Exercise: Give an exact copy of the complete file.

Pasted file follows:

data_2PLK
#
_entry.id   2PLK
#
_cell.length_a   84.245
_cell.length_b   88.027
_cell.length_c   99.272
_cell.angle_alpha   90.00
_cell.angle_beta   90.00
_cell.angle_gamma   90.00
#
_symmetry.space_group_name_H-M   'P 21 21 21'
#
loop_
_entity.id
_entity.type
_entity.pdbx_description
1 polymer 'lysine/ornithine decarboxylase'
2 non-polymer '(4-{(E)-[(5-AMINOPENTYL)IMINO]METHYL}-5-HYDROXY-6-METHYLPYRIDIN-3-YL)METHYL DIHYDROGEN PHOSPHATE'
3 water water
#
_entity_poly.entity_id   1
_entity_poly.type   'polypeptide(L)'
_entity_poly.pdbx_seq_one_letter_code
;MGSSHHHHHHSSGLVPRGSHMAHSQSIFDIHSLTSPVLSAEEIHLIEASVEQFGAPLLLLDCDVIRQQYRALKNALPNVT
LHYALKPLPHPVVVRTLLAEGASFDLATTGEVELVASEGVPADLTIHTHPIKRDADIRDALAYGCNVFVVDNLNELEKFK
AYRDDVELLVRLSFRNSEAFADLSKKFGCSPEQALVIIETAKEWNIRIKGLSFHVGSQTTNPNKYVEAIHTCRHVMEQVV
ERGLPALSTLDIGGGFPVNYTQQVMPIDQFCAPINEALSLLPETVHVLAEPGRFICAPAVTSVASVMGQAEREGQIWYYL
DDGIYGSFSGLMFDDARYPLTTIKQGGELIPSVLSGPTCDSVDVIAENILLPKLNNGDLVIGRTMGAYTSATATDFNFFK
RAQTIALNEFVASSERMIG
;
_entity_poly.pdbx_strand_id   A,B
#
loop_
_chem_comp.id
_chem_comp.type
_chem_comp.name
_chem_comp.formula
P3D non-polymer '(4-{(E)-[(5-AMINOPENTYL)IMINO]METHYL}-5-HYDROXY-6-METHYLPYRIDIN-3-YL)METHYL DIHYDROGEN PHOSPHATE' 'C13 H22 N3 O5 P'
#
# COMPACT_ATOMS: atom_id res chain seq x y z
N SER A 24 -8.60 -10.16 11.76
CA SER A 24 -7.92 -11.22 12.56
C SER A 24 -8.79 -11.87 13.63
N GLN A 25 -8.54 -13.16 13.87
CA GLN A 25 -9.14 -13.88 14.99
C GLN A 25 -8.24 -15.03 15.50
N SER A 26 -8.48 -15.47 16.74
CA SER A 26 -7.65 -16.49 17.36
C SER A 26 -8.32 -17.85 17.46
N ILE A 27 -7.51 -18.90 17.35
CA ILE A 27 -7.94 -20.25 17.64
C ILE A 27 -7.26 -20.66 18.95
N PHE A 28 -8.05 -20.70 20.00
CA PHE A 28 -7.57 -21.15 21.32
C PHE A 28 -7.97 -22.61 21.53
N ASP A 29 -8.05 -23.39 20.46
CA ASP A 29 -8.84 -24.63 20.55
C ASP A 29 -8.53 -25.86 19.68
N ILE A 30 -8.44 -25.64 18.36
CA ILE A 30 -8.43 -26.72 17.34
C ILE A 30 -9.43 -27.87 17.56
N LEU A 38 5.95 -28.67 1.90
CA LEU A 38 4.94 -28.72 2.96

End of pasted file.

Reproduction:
data_2PLK
#
_entry.id   2PLK
#
_cell.length_a   84.245
_cell.length_b   88.027
_cell.length_c   99.272
_cell.angle_alpha   90.00
_cell.angle_beta   90.00
_cell.angle_gamma   90.00
#
_symmetry.space_group_name_H-M   'P 21 21 21'
#
loop_
_entity.id
_entity.type
_entity.pdbx_description
1 polymer 'lysine/ornithine decarboxylase'
2 non-polymer '(4-{(E)-[(5-AMINOPENTYL)IMINO]METHYL}-5-HYDROXY-6-METHYLPYRIDIN-3-YL)METHYL DIHYDROGEN PHOSPHATE'
3 water water
#
_entity_poly.entity_id   1
_entity_poly.type   'polypeptide(L)'
_entity_poly.pdbx_seq_one_letter_code
;MGSSHHHHHHSSGLVPRGSHMAHSQSIFDIHSLTSPVLSAEEIHLIEASVEQFGAPLLLLDCDVIRQQYRALKNALPNVT
LHYALKPLPHPVVVRTLLAEGASFDLATTGEVELVASEGVPADLTIHTHPIKRDADIRDALAYGCNVFVVDNLNELEKFK
AYRDDVELLVRLSFRNSEAFADLSKKFGCSPEQALVIIETAKEWNIRIKGLSFHVGSQTTNPNKYVEAIHTCRHVMEQVV
ERGLPALSTLDIGGGFPVNYTQQVMPIDQFCAPINEALSLLPETVHVLAEPGRFICAPAVTSVASVMGQAEREGQIWYYL
DDGIYGSFSGLMFDDARYPLTTIKQGGELIPSVLSGPTCDSVDVIAENILLPKLNNGDLVIGRTMGAYTSATATDFNFFK
RAQTIALNEFVASSERMIG
;
_entity_poly.pdbx_strand_id   A,B
#
loop_
_chem_comp.id
_chem_comp.type
_chem_comp.name
_chem_comp.formula
P3D non-polymer '(4-{(E)-[(5-AMINOPENTYL)IMINO]METHYL}-5-HYDROXY-6-METHYLPYRIDIN-3-YL)METHYL DIHYDROGEN PHOSPHATE' 'C13 H22 N3 O5 P'
#
# COMPACT_ATOMS: atom_id res chain seq x y z
N SER A 24 -8.60 -10.16 11.76
CA SER A 24 -7.92 -11.22 12.56
C SER A 24 -8.79 -11.87 13.63
N GLN A 25 -8.54 -13.16 13.87
CA GLN A 25 -9.14 -13.88 14.99
C GLN A 25 -8.24 -15.03 15.50
N SER A 26 -8.48 -15.47 16.74
CA SER A 26 -7.65 -16.49 17.36
C SER A 26 -8.32 -17.85 17.46
N ILE A 27 -7.51 -18.90 17.35
CA ILE A 27 -7.94 -20.25 17.64
C ILE A 27 -7.26 -20.66 18.95
N PHE A 28 -8.05 -20.70 20.00
CA PHE A 28 -7.57 -21.15 21.32
C PHE A 28 -7.97 -22.61 21.53
N ASP A 29 -8.05 -23.39 20.46
CA ASP A 29 -8.84 -24.63 20.55
C ASP A 29 -8.53 -25.86 19.68
N ILE A 30 -8.44 -25.64 18.36
CA ILE A 30 -8.43 -26.72 17.34
C ILE A 30 -9.43 -27.87 17.56
N LEU A 38 5.95 -28.67 1.90
CA LEU A 38 4.94 -28.72 2.96